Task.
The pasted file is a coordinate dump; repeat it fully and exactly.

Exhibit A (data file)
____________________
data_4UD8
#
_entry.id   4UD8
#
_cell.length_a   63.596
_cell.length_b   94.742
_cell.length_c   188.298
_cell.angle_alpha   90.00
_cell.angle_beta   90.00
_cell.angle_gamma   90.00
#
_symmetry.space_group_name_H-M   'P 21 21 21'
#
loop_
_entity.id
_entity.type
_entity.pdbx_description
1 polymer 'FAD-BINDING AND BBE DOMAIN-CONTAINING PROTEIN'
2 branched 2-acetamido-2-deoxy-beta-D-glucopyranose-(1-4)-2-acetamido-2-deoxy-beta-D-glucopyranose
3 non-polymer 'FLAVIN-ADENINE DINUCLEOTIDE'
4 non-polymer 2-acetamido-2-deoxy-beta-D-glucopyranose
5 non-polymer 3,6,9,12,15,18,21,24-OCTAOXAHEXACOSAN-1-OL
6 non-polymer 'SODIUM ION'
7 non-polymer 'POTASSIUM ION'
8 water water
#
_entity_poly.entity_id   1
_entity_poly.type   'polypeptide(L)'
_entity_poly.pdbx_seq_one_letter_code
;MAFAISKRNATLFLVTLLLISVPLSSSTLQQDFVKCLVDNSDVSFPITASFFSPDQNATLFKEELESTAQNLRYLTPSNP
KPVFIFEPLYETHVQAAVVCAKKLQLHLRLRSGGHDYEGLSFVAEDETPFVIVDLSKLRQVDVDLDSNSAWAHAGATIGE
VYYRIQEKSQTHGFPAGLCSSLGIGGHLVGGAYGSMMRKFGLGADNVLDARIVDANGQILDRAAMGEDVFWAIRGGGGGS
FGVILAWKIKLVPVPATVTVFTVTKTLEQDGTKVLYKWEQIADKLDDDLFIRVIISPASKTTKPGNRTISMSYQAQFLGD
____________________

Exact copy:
data_4UD8
#
_entry.id   4UD8
#
_cell.length_a   63.596
_cell.length_b   94.742
_cell.length_c   188.298
_cell.angle_alpha   90.00
_cell.angle_beta   90.00
_cell.angle_gamma   90.00
#
_symmetry.space_group_name_H-M   'P 21 21 21'
#
loop_
_entity.id
_entity.type
_entity.pdbx_description
1 polymer 'FAD-BINDING AND BBE DOMAIN-CONTAINING PROTEIN'
2 branched 2-acetamido-2-deoxy-beta-D-glucopyranose-(1-4)-2-acetamido-2-deoxy-beta-D-glucopyranose
3 non-polymer 'FLAVIN-ADENINE DINUCLEOTIDE'
4 non-polymer 2-acetamido-2-deoxy-beta-D-glucopyranose
5 non-polymer 3,6,9,12,15,18,21,24-OCTAOXAHEXACOSAN-1-OL
6 non-polymer 'SODIUM ION'
7 non-polymer 'POTASSIUM ION'
8 water water
#
_entity_poly.entity_id   1
_entity_poly.type   'polypeptide(L)'
_entity_poly.pdbx_seq_one_letter_code
;MAFAISKRNATLFLVTLLLISVPLSSSTLQQDFVKCLVDNSDVSFPITASFFSPDQNATLFKEELESTAQNLRYLTPSNP
KPVFIFEPLYETHVQAAVVCAKKLQLHLRLRSGGHDYEGLSFVAEDETPFVIVDLSKLRQVDVDLDSNSAWAHAGATIGE
VYYRIQEKSQTHGFPAGLCSSLGIGGHLVGGAYGSMMRKFGLGADNVLDARIVDANGQILDRAAMGEDVFWAIRGGGGGS
FGVILAWKIKLVPVPATVTVFTVTKTLEQDGTKVLYKWEQIADKLDDDLFIRVIISPASKTTKPGNRTISMSYQAQFLGD